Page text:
click here to read that) - and the other three will be announced and released in stages over the next six months or so.
Talisker was founded in 1830 by brothers Hugh and Kenneth MacAskill and is located on the isle of Skye, the largest island in the Hebrides, close to the village of Carbost. It is the only distillery on the island and despite its remote location it is one of the most visited in all of Scotland. Last year saw a new £1 million visitor centre open and over 80,000 people visit. It has a current annual production capacity of 2.6 million litres. Diageo have given Talisker plenty of promotion over recent years. The result is that worldwide sales have risen by over 100% in the last five years and it is now Diageo's best selling single malt behind only the Singleton range and Cardhu.
The name of the Triple Matured range relates to the fact that each whisky has been aged in three different types of cask. Initial maturation has been in refill casks, then in charred American oak hogsheads and finally in refill European oak casks. All of the whiskies will be released at 48% ABV and there are only a few thousand bottles of each. These will be available through the Friends Of The Classic Malts website and at each participating distillery. Membership is free and you can join on the same website. Each bottling costs £80 and is limited of two per member.
Our tasting notes
The colour is golden yellow with a hint of amber and the nose has an immediately savoury feel. There is an initial earthy leafy compost-like aroma that is prominent and this is backed up by burnt caramel and heavy malted barley. Underneath are sweeter aromas - think of toffee, sultanas and honey - plus hints of cocoa, candied orange peel and liquorice.
On the palate this whisky feels very thick and viscous, coating the mouth and tongue. Now it is the sweeter notes that strike first with some distinct toffee, brown sugar and sultanas to the fore. Behind these are further sweeter notes reminiscent of honey, butterscotch and salted caramel. However it is not long before those pungent savoury notes begin to make their presence felt - this again has a lovely earthy and slightly musty feel. There are also notes of bittersweet malted cereals, bitter dried orange peel and toasted wood spices. These build with time and include elements of cinnamon, nutmeg and cracked black pepper.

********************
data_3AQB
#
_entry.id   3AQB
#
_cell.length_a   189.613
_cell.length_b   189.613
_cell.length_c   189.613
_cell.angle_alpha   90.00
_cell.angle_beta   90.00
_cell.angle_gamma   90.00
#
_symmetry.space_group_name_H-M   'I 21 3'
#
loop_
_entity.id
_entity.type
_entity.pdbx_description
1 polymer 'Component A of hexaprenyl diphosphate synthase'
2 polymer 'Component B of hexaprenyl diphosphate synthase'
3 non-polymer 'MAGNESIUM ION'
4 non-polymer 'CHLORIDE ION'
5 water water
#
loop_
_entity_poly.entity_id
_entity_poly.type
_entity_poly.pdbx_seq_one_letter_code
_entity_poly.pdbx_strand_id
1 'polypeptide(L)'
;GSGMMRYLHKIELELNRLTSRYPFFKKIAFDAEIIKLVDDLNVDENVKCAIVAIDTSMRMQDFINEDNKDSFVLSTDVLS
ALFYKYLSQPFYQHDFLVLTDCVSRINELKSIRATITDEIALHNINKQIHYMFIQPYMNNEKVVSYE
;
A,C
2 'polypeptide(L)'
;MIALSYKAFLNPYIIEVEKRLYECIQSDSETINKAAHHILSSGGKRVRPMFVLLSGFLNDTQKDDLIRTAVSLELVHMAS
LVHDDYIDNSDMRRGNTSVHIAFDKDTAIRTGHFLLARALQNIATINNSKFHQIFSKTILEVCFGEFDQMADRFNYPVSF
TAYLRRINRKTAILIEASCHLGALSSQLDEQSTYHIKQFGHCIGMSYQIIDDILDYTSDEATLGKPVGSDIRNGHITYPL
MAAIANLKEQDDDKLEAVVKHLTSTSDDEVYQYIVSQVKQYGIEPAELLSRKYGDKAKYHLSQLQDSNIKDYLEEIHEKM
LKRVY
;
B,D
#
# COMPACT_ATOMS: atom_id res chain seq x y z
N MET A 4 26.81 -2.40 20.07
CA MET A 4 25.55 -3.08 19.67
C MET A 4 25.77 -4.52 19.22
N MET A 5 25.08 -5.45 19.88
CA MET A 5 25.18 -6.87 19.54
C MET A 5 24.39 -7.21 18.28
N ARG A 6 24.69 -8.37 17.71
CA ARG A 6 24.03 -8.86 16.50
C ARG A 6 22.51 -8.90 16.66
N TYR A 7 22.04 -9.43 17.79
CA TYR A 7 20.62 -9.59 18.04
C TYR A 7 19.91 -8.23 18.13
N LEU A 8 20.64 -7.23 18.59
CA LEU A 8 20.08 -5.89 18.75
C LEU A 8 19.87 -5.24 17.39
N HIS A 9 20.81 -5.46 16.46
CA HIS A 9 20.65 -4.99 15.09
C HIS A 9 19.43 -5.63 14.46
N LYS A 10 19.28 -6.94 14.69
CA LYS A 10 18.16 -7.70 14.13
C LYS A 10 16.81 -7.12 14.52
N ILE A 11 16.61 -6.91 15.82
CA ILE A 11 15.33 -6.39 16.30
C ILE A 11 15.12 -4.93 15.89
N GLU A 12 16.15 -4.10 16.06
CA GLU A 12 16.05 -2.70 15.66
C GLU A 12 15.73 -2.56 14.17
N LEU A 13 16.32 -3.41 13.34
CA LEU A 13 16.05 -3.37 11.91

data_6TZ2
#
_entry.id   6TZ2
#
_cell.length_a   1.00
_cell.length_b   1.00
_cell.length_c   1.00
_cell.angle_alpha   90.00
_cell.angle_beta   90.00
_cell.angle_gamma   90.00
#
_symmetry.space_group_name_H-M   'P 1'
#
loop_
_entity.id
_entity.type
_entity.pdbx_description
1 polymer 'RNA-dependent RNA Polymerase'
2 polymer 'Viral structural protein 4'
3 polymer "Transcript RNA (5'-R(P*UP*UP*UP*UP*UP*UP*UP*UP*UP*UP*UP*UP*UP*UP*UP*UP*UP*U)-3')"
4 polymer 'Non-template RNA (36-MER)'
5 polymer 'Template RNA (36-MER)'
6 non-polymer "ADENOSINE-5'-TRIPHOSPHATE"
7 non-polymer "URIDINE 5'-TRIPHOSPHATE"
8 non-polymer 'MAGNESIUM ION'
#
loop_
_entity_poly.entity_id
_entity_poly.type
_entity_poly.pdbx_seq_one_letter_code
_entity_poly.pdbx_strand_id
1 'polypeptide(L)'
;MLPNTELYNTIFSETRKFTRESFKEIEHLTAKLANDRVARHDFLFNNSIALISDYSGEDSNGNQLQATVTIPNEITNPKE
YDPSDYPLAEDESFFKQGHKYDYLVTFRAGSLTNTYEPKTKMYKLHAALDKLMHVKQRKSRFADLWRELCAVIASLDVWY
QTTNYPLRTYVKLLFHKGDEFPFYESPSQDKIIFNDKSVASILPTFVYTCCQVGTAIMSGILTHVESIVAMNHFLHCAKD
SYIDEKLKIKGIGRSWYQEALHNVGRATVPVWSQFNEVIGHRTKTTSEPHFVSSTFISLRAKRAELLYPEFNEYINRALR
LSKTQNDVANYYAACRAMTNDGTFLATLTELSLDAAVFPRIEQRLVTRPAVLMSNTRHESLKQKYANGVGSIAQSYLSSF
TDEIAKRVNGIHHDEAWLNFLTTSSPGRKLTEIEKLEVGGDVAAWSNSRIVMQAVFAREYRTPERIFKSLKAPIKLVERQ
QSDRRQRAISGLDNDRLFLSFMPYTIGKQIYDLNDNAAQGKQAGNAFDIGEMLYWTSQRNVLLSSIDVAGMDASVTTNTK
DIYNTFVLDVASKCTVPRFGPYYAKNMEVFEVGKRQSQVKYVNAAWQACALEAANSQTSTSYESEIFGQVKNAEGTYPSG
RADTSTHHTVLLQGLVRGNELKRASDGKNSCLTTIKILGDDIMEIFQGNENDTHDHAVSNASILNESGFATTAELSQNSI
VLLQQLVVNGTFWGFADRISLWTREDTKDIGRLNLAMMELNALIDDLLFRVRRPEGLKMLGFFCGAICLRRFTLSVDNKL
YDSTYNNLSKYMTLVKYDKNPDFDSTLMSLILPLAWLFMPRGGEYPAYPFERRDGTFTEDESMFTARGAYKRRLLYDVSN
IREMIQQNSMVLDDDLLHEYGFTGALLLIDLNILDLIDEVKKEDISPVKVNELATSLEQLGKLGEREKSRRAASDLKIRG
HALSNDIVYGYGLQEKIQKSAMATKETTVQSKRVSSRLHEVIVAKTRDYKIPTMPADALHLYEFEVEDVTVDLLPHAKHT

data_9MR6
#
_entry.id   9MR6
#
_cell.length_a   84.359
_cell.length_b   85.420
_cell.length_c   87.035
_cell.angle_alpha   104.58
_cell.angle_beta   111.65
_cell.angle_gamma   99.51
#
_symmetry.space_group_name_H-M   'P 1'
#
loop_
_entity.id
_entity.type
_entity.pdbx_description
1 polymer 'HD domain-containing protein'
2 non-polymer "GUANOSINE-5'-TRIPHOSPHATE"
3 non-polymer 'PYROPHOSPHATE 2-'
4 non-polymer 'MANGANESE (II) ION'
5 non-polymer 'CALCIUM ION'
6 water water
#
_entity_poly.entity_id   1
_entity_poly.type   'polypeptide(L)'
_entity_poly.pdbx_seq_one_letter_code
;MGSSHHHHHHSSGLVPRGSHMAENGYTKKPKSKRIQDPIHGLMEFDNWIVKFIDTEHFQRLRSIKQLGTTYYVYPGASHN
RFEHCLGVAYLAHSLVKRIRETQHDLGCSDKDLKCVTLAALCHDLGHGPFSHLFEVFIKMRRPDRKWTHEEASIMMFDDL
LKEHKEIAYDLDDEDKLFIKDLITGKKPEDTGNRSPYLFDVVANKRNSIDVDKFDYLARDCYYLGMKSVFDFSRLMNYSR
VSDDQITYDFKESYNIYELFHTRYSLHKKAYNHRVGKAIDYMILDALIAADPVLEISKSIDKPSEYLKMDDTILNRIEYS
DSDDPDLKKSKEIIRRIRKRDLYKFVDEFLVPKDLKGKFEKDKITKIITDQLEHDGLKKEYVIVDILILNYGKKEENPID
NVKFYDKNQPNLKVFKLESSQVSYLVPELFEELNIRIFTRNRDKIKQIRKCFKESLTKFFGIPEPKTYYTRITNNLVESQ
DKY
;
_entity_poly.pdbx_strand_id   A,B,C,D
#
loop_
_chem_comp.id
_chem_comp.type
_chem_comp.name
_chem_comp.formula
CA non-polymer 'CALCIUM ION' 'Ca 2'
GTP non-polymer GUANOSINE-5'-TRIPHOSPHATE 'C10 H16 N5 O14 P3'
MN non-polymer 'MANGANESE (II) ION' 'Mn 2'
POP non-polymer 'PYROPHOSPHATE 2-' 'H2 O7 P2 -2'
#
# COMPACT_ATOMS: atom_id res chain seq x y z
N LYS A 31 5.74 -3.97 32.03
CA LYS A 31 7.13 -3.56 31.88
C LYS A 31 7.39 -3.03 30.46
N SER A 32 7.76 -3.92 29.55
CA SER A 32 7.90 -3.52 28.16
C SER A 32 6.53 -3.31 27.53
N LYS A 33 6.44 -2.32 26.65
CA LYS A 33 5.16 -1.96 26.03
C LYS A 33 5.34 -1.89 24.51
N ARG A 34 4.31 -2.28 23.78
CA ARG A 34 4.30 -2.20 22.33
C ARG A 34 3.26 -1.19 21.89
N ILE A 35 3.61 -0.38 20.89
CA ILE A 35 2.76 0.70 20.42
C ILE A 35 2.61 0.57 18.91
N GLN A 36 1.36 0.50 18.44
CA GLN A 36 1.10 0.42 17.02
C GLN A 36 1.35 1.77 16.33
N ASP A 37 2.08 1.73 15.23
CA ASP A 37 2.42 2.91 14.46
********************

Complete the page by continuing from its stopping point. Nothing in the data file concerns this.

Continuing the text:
The finish is long and quite spicy, especially once the sweeter notes fade. This leaves the earthy, savoury smokiness, the wood spices and the peppery notes to fight it out. The result is an increasing dryness that is complimented by a very late hint of dried orange.
What's the verdict?
This is one of the most savoury and viscous whiskies that we have sampled for a long time, and it is enjoyable to drink as a result. The pockets of sweetness that are present only add to this enjoyment and create balance and depth. The addition of water also gives an interesting response in that it dampens the savoury and smoky notes, while bringing the sweet toffee elements through and a previously undetected green apple note.
Both this and the previously reviewed Royal Lochnagar expression are good and we look forward to seeing what the other three whiskies will add to this Triple Matured series. If we had to pick one of the two then it would probably be the Royal Lochnagar, especially with a few drops of water.